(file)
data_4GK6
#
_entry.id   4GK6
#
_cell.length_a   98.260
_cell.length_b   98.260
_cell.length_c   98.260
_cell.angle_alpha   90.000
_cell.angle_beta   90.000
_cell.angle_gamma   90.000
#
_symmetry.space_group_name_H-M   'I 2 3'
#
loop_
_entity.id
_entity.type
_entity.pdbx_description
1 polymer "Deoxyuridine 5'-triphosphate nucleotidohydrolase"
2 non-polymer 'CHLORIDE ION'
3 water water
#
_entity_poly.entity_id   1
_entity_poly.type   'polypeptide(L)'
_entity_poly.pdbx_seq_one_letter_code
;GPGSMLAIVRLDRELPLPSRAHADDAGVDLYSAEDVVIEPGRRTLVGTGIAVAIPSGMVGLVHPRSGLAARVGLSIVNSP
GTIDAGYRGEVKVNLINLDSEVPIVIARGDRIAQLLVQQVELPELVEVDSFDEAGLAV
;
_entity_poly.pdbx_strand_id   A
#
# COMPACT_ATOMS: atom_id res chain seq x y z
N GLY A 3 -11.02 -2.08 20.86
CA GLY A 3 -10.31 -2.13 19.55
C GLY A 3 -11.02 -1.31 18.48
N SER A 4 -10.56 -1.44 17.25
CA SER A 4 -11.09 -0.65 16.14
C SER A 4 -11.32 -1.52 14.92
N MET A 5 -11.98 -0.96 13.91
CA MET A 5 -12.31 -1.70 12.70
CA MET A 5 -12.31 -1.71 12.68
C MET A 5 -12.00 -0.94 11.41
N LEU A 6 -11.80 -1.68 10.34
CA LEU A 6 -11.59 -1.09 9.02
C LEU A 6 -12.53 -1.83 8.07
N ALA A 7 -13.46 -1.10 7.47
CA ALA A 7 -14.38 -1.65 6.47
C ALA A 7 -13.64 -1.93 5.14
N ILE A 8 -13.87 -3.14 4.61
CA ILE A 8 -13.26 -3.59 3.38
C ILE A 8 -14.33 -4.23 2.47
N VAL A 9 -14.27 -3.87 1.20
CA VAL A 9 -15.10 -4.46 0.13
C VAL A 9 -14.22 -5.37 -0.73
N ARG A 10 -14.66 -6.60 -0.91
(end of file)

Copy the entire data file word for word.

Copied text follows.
data_4GK6
#
_entry.id   4GK6
#
_cell.length_a   98.260
_cell.length_b   98.260
_cell.length_c   98.260
_cell.angle_alpha   90.000
_cell.angle_beta   90.000
_cell.angle_gamma   90.000
#
_symmetry.space_group_name_H-M   'I 2 3'
#
loop_
_entity.id
_entity.type
_entity.pdbx_description
1 polymer "Deoxyuridine 5'-triphosphate nucleotidohydrolase"
2 non-polymer 'CHLORIDE ION'
3 water water
#
_entity_poly.entity_id   1
_entity_poly.type   'polypeptide(L)'
_entity_poly.pdbx_seq_one_letter_code
;GPGSMLAIVRLDRELPLPSRAHADDAGVDLYSAEDVVIEPGRRTLVGTGIAVAIPSGMVGLVHPRSGLAARVGLSIVNSP
GTIDAGYRGEVKVNLINLDSEVPIVIARGDRIAQLLVQQVELPELVEVDSFDEAGLAV
;
_entity_poly.pdbx_strand_id   A
#
# COMPACT_ATOMS: atom_id res chain seq x y z
N GLY A 3 -11.02 -2.08 20.86
CA GLY A 3 -10.31 -2.13 19.55
C GLY A 3 -11.02 -1.31 18.48
N SER A 4 -10.56 -1.44 17.25
CA SER A 4 -11.09 -0.65 16.14
C SER A 4 -11.32 -1.52 14.92
N MET A 5 -11.98 -0.96 13.91
CA MET A 5 -12.31 -1.70 12.70
CA MET A 5 -12.31 -1.71 12.68
C MET A 5 -12.00 -0.94 11.41
N LEU A 6 -11.80 -1.68 10.34
CA LEU A 6 -11.59 -1.09 9.02
C LEU A 6 -12.53 -1.83 8.07
N ALA A 7 -13.46 -1.10 7.47
CA ALA A 7 -14.38 -1.65 6.47
C ALA A 7 -13.64 -1.93 5.14
N ILE A 8 -13.87 -3.14 4.61
CA ILE A 8 -13.26 -3.59 3.38
C ILE A 8 -14.33 -4.23 2.47
N VAL A 9 -14.27 -3.87 1.20
CA VAL A 9 -15.10 -4.46 0.13
C VAL A 9 -14.22 -5.37 -0.73
N ARG A 10 -14.66 -6.60 -0.91